Honda makes a really nice car. (They were my first.) However, can they make a really nice smart home?
If you’ve had the chance to peek at the Honda Smart Home, you’d already know that answer. The home opened earlier this year on the West Village campus of the University of California, Davis, and features all sorts of awesome electronic goodies inside. While you won’t find the latest and greatest 4K theater inside the home, you will find technologies and products “that enable zero-net energy living and transportation.”
Construction on the 1,945-square-foot home first began back in April 2013. The finished project features three bedrooms, two-and-a-half bathrooms, and a zero-net energy consumption. In fact, the Honda Smart Home actually uses renewable sources and a 9.5kW solar photovoltaic (PV) system to produce more energy on-site than it consumes annually—and that includes enough to power up a Honda Fit EV for the daily commute.
The home also includes several Electronic House conveniences from AMX, Lutron, Samsung, Wisdom Audio, and much more. It even has a circadian lighting scheme and a home energy management system (HEMS) with proprietary hardware and software. The Costa Mesa-based installation firm Cantara was responsible for the design, engineering, and programming of a lot of those high-tech perks.
Honda is the latest in a lengthy list of companies looking to get into the smart home space. However, it makes a lot of sense that a car manufacturer would want to put some effort into making homes more energy-efficient. After all, cars and homes account for 44 percent of greenhouse gas emissions in the United States.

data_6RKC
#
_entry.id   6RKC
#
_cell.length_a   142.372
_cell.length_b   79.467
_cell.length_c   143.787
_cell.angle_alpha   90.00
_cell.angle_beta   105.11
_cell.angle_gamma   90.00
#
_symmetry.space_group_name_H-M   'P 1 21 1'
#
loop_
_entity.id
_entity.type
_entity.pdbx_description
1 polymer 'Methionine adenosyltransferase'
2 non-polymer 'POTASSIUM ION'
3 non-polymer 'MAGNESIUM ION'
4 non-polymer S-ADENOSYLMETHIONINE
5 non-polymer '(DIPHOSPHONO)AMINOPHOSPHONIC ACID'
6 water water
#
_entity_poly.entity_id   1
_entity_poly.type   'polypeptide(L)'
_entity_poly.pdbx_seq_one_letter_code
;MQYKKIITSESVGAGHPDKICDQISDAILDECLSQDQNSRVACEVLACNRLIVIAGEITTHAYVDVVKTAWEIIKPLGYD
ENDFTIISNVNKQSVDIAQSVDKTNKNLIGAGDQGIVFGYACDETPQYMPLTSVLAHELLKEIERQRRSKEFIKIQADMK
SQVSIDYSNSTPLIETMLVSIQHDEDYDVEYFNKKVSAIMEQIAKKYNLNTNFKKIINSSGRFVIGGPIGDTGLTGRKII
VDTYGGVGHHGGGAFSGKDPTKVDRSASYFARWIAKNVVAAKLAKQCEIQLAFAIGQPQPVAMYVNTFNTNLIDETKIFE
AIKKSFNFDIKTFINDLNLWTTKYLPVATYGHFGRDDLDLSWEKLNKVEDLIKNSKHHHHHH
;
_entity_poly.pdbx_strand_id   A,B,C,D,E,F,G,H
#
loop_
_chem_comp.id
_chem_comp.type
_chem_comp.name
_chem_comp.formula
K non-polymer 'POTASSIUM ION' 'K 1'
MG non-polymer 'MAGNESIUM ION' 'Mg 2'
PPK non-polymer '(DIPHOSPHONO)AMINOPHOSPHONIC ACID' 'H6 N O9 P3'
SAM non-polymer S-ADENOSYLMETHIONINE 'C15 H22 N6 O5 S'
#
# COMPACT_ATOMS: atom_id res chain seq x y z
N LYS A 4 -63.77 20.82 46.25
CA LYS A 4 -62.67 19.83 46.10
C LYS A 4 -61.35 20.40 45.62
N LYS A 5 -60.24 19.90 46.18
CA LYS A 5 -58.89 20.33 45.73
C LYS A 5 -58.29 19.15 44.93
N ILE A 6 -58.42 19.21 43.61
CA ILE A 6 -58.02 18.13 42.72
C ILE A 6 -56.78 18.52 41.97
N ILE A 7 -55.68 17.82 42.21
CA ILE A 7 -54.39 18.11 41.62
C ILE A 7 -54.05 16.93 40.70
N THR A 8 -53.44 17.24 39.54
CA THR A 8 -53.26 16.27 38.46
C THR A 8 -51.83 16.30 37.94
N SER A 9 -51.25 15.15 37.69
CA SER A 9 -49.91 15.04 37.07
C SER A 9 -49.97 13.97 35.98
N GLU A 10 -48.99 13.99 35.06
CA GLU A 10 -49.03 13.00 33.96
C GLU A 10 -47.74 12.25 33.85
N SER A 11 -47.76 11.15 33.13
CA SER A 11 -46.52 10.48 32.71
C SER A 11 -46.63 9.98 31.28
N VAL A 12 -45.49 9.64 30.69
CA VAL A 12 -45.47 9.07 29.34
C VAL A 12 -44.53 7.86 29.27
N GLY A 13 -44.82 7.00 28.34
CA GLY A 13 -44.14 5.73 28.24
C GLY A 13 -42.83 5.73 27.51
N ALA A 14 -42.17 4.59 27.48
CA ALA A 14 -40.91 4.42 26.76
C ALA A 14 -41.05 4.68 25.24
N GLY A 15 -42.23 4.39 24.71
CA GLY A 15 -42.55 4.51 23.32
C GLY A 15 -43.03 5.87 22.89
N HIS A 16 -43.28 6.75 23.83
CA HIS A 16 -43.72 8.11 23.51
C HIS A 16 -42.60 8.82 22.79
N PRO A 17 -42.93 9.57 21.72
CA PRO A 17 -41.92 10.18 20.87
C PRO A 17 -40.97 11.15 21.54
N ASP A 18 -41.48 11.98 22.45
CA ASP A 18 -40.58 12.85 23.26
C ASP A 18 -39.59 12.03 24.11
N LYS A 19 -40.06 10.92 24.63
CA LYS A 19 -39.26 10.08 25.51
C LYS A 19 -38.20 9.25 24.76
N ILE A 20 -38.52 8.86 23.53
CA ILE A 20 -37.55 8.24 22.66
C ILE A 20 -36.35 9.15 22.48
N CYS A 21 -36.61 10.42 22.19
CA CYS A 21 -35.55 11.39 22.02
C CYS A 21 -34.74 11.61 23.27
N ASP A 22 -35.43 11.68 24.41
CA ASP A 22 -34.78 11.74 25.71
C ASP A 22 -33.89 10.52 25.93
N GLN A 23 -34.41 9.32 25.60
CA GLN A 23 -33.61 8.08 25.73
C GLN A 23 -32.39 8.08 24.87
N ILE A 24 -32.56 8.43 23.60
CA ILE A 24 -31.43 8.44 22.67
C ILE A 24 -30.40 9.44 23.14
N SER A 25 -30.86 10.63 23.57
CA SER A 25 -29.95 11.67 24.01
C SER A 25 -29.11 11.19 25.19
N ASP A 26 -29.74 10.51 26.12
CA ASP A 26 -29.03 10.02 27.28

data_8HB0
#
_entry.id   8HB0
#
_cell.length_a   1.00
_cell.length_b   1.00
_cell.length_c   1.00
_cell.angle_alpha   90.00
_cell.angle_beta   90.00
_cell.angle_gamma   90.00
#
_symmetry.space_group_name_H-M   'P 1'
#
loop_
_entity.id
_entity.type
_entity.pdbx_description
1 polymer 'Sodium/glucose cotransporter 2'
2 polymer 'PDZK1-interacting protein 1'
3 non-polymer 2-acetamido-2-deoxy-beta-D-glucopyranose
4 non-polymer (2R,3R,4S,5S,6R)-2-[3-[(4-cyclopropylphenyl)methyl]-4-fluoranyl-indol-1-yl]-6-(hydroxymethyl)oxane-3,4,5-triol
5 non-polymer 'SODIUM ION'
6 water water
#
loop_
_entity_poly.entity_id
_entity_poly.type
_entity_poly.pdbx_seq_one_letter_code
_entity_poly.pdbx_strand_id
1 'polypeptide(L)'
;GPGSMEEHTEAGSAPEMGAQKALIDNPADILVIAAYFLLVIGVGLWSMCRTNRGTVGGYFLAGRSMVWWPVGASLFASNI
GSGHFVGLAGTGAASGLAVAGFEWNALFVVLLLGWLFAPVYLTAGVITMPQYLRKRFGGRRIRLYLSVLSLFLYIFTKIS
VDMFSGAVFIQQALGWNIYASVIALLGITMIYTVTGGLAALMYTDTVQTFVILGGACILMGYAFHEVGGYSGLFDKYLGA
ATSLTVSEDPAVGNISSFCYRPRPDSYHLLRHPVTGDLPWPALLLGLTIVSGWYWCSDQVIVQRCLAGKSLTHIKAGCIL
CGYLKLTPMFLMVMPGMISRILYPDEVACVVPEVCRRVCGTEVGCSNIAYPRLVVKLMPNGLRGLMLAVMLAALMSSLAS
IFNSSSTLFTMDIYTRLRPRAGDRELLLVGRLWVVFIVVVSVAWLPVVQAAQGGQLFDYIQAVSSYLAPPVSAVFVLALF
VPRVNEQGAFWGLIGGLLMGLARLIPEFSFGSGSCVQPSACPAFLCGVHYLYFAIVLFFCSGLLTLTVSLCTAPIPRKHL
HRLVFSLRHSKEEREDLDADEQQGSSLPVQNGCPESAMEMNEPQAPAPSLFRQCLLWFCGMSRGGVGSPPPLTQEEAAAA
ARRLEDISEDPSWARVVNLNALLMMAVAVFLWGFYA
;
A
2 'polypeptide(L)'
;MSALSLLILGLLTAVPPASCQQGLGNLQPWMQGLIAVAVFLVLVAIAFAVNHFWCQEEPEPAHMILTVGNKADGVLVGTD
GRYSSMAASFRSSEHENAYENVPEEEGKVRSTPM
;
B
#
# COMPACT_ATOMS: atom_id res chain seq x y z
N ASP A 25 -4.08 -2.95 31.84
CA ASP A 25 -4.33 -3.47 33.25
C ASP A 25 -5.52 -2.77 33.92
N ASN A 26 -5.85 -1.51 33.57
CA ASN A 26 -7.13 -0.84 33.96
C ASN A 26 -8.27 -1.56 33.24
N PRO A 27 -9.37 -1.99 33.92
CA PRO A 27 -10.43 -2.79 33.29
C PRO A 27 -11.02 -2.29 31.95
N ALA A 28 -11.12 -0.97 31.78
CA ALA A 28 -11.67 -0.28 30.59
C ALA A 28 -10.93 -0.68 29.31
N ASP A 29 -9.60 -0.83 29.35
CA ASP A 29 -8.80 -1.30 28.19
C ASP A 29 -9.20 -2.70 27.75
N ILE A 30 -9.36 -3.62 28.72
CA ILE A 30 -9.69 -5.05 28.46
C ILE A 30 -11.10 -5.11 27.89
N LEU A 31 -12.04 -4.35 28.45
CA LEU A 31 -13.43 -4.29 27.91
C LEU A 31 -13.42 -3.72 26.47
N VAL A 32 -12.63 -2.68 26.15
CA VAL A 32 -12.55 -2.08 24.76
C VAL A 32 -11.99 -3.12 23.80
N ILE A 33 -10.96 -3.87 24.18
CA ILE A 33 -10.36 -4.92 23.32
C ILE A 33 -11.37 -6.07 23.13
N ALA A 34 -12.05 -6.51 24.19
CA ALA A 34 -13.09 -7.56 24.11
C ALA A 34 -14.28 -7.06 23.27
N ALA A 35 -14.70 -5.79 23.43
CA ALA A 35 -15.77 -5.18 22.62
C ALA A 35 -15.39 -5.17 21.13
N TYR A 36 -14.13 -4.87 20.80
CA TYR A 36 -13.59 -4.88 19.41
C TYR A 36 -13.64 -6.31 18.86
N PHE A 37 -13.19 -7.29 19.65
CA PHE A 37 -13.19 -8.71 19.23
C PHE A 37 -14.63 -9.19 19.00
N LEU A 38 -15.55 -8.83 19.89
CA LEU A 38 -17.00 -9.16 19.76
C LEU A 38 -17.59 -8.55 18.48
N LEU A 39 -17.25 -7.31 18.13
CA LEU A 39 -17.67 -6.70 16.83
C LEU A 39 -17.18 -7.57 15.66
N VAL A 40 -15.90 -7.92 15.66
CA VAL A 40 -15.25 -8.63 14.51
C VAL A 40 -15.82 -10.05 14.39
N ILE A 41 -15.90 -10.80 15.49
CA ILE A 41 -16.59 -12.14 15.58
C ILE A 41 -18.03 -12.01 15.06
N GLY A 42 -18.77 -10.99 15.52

“With the Honda Smart Home, we’ve developed technologies and design solutions to address two primary sources of greenhouse gas emissions—homes and cars,” said Steve Center, vice president of the Environmental Business Development Office of American Honda Motor Co., Inc. “Ultimately, our goal is to contribute to the public dialogue about addressing CO2 emissions.”
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Although Honda has yet to pick who will get to live in the company’s first Smart Home, it’s expected to be a member of the UC Davis community. Besides the home and all of the furnishings, that lucky individual will also get a Honda Fit EV for cruising around town.
However, just because you won’t get to live in this house doesn’t mean you can’t have a Honda Smart Home. Due to the success of the project, Honda is making this an “open source” project, meaning that all of the architectural plans, design plans, mechanical plans and plumbing plans are readily available on the Honda Smart Home website.
If you’re looking to peek in and around the Honda Smart Home before anyone moves in, check out our slideshow.
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Over the past 15 years, Rachel Cericola has covered entertainment, web and technology trends. Check her out at www.rachelcericola.com.